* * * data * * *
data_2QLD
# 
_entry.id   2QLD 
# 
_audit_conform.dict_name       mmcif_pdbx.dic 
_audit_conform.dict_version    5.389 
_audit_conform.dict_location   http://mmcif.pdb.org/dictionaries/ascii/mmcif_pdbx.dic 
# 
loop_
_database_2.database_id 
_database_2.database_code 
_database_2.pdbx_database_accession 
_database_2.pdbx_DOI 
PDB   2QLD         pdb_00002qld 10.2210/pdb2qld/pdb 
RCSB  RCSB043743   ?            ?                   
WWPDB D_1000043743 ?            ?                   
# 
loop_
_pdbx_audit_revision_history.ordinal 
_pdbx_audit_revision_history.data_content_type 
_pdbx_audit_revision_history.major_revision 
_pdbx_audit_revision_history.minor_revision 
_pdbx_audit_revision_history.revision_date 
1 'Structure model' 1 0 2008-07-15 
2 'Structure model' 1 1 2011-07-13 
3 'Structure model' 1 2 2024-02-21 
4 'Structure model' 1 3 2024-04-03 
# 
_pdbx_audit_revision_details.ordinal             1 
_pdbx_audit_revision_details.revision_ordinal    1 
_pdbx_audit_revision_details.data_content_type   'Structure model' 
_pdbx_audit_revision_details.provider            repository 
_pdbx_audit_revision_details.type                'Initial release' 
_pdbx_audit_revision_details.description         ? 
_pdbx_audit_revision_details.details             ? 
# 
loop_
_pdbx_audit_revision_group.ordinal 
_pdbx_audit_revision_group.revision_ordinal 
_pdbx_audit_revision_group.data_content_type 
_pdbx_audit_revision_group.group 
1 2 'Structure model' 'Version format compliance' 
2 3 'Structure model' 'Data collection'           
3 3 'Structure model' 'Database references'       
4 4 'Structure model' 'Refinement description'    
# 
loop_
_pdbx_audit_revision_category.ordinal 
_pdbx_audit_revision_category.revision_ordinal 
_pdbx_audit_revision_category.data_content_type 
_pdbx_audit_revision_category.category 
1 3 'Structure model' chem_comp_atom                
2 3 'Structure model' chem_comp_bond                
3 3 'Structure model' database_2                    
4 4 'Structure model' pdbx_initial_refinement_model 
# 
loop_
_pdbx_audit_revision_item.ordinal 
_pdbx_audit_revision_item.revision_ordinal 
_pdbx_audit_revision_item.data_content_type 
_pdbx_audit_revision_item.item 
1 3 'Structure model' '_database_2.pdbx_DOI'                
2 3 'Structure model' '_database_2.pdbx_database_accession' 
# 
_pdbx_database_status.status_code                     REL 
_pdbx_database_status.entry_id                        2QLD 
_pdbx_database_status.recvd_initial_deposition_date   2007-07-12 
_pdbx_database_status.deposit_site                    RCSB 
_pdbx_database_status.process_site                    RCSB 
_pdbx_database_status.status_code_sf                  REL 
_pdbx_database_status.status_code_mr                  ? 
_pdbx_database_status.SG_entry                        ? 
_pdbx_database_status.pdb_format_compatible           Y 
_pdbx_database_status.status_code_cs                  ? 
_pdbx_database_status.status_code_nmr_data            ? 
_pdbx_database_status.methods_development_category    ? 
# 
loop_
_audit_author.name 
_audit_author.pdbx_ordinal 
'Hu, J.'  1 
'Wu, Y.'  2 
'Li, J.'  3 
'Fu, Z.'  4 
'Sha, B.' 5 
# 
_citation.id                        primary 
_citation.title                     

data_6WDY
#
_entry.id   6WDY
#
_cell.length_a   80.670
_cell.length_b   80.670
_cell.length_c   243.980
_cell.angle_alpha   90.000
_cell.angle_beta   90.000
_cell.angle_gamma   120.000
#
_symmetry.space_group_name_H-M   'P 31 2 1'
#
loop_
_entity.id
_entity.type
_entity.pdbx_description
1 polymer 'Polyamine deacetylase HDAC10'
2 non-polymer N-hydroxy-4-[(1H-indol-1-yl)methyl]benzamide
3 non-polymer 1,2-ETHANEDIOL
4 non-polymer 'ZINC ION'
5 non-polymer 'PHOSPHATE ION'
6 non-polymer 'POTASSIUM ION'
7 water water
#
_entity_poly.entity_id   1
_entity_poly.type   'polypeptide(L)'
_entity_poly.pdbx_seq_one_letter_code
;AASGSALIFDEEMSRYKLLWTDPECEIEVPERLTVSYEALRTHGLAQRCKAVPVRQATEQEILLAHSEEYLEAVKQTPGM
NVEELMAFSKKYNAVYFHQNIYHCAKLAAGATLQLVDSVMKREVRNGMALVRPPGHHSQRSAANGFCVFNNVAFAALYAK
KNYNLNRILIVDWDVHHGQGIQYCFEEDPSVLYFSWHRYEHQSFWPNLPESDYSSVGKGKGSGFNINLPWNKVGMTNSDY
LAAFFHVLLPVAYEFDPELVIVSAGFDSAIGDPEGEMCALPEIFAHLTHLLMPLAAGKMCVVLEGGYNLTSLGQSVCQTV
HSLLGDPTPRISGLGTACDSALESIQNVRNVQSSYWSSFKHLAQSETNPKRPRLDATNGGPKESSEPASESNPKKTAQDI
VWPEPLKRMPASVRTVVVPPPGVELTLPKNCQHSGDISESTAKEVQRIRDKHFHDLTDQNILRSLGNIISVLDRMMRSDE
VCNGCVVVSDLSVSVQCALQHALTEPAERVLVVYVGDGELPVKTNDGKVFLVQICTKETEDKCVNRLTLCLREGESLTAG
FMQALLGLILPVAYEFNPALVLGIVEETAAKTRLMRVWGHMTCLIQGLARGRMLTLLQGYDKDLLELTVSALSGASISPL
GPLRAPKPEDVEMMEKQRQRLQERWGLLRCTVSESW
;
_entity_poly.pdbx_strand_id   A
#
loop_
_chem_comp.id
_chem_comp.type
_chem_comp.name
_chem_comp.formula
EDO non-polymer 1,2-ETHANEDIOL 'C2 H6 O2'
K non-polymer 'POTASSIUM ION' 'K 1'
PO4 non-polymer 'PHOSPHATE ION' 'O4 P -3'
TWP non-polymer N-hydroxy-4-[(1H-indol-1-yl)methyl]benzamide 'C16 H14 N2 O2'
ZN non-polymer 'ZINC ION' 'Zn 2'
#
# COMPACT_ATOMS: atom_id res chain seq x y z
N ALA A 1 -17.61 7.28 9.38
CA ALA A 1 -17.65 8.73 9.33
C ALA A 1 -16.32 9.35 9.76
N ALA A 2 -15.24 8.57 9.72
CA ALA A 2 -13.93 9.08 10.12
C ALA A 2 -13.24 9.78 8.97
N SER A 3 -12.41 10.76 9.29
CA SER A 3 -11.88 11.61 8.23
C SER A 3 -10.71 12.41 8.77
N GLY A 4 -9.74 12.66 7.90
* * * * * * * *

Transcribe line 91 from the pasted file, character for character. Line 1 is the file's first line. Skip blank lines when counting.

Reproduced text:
_entry.id   6WDY